They went through so much together — for better, for worse, in times of injury and of health — but the love didn’t last. The peaks were so high, the valleys so low. The breakup was painful. Years later, with many more miles and much more wisdom, the old guy came back to town. He was different, diminished, but he was still standing.
The Mets knocked around Matt Harvey at Citi Field on Wednesday, chasing him in the fifth inning of a 7-1 rout of the Baltimore Orioles. The first-place Mets are the hottest team in the majors, with seven wins in a row. Harvey, their former ace, was charged with seven runs and eight hits in four and a third innings.
“The last couple of years have been kind of this way,” he said. “I wouldn’t say I’ve gotten used to it.”
But Harvey kept fighting, kept throwing strikes, kept taking punches. This is what he does now, as he wears his age on his back — 32 — with his fifth organization since the Mets traded him in 2018. There is honor in perseverance, and the fans greeted Harvey with standing ovations in his first game in Flushing in three years.
It was a touching salute to the good days and a sign of respect, perhaps, for Harvey’s ongoing effort to pitch. The self-importance, the misplaced priorities, the sudden and startling fall from stardom — nobody harped on it anymore.
“There’s been so many ups and downs here at this ballpark and with this organization that I didn’t really know what to expect,” Harvey said. “And what the fans gave me out there was pretty incredible. I was holding back tears, I’m not going to lie about that. It was pretty hard holding them back.”
Harvey stood on that mound as the starting pitcher in the All-Star Game in 2013. He stood on it in the ninth inning of the final game of the World Series in 2015, with Tommy John surgery in between. In some ways, he has been paying the price ever since.
For all that Harvey may have done to drag himself down — drawn, as he was, to the alluring nightlife as a celebrity bachelor in New York — his performance that fall is what lingers. When faced with the prospect of shutting down his season to protect his rebuilt arm (and future riches) or continuing to pitch in an effort to win a World Series, Harvey chose the latter.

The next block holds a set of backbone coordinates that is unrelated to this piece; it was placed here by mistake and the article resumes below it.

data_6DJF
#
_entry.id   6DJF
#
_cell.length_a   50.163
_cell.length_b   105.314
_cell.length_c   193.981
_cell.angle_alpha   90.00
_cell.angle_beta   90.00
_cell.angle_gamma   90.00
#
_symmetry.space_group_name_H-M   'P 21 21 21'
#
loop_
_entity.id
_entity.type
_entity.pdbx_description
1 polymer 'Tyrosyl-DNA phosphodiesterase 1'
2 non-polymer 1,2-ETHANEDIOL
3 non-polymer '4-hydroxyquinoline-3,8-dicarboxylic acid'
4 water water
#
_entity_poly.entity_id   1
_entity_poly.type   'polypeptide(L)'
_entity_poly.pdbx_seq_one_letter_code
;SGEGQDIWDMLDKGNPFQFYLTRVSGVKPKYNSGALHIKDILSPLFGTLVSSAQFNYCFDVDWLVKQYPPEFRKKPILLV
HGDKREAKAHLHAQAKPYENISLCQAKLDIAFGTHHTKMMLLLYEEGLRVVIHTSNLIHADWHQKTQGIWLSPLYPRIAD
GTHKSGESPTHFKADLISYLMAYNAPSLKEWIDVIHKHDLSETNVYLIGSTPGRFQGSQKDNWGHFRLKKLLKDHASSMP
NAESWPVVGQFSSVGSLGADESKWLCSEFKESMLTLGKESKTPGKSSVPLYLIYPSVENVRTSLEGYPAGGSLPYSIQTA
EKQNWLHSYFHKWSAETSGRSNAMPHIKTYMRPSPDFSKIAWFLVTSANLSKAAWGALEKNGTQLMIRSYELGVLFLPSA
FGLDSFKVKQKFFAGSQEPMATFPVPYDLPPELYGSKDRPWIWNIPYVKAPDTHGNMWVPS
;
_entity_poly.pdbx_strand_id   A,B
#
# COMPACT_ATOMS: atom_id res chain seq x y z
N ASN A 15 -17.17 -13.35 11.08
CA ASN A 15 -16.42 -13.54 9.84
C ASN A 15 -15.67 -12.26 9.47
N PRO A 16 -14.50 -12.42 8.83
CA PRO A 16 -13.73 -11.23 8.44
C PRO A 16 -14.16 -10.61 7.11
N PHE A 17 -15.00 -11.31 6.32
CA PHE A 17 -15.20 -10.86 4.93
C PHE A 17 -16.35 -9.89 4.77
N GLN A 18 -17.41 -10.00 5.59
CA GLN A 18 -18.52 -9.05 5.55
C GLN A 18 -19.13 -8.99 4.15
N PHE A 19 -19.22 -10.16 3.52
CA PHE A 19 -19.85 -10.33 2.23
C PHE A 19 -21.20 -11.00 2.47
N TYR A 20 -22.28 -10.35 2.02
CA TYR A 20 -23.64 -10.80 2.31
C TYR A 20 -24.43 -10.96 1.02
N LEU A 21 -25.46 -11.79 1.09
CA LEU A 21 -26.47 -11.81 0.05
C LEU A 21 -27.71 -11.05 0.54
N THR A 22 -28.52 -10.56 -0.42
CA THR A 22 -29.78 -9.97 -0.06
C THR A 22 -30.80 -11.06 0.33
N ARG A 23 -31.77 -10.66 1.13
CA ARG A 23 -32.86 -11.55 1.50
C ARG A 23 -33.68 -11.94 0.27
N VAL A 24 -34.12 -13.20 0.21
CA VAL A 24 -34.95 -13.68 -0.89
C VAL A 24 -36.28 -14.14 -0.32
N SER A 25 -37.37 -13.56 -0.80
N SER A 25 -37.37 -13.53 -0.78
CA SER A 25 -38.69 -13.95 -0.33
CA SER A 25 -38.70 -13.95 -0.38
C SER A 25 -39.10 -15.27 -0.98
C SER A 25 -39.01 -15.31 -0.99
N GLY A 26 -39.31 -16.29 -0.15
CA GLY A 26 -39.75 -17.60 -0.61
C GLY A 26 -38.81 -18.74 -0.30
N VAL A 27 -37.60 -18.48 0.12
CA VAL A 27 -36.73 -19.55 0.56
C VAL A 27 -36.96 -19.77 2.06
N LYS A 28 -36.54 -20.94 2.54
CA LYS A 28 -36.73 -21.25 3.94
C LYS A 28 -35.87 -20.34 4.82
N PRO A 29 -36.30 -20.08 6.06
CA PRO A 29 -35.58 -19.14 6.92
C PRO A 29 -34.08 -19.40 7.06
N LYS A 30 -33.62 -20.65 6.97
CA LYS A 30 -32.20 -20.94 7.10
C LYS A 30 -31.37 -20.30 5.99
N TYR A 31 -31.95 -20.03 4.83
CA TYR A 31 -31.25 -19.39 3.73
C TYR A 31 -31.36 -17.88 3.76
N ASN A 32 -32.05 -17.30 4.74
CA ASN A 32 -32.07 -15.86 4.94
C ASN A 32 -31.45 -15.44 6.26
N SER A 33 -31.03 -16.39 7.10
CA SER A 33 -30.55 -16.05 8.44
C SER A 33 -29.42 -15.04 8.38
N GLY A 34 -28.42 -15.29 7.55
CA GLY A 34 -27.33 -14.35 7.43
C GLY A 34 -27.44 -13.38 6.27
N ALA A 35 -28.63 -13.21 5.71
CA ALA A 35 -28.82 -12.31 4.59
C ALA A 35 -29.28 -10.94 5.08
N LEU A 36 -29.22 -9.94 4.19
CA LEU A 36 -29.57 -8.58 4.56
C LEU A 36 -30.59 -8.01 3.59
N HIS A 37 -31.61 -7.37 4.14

His elbow has held up, but that’s about all. Harvey has since dealt with thoracic outlet syndrome and subsequent injuries to his shoulder and back. Since the Kansas City Royals rallied off Harvey that charged November night, spoiling his shutout on their way to clinching the championship, his earned run average is 5.73.
That is the highest E.R.A. of the 131 pitchers to throw 400 innings since 2016. If Harvey believes that his 2015 decision changed the course of his career, he won’t say it. But insists he has no regrets.
“I wouldn’t take back going to the World Series, pitching in the playoffs, the cheers from the fans, the respect from the teammates for doing that — I wouldn’t look back on anything,” said Harvey, who worked 216 total innings in 2015, after expecting to throw 180.
“Things happen. Yeah, it was a lot of innings, but we were in the playoffs and we were in the World Series, and that’s something I may never get a chance to do, some of the guys over there may never get a chance to do, and I would never take that back. Those experiences, those memories, the cheers coming off the field — it’s something you can’t explain and will never forget.”
Luis Rojas, the Mets’ manager, spoke with Harvey this week and said that Harvey seemed emotional about his return — overwhelmed, but in a good way. Rojas managed Harvey on the comeback trail in 2017, at Class AA Binghamton, well into Harvey’s quest to find what he’d lost.
“I remember watching him, he leaned up, he lost some weight, and he was very quiet,” Rojas said. “You could see that he was very determined on just getting back to his old self — only two years, but his old self, the guy that helped to take this team to the World Series.”
The Mets had suspended Harvey for three days that May after he failed to show up for a game; he had been out late partying and up early golfing. They designated him for assignment in early 2018, and from there Harvey has bounced to the Cincinnati Reds, the Los Angeles Angels, the Oakland Athletics’ Class AAA team, and the Royals.
The Orioles gave him a minor league deal in February, and he has mostly pitched well, with a 3.60 E.R.A. before Wednesday, when it soared to 4.81.
“He feels really good, healthy, feels good mentally,” Orioles Manager Brandon Hyde said. “He’s giving us a chance to win every time out, and he’s been amazing taking a little bit of a leadership role in our clubhouse.”
Harvey has plenty of stories he could share, from the high to the low to the end of the show, or close enough to it. He said that the last few years had humbled him, and that he would have accepted any reception on Wednesday.
“I feel for the fans,” Harvey said, “that maybe I let them down.”
He is a Dark Knight without his old utility belt, and he has lost more fights than he’s won since he owned Gotham City. But Harvey showed up on Wednesday, took a beating and left with his pride. He is a survivor.
“I’m healthy and I’ve learned from my mistakes,” he said. “Just trying to keep putting myself in the right position to keep playing this game.”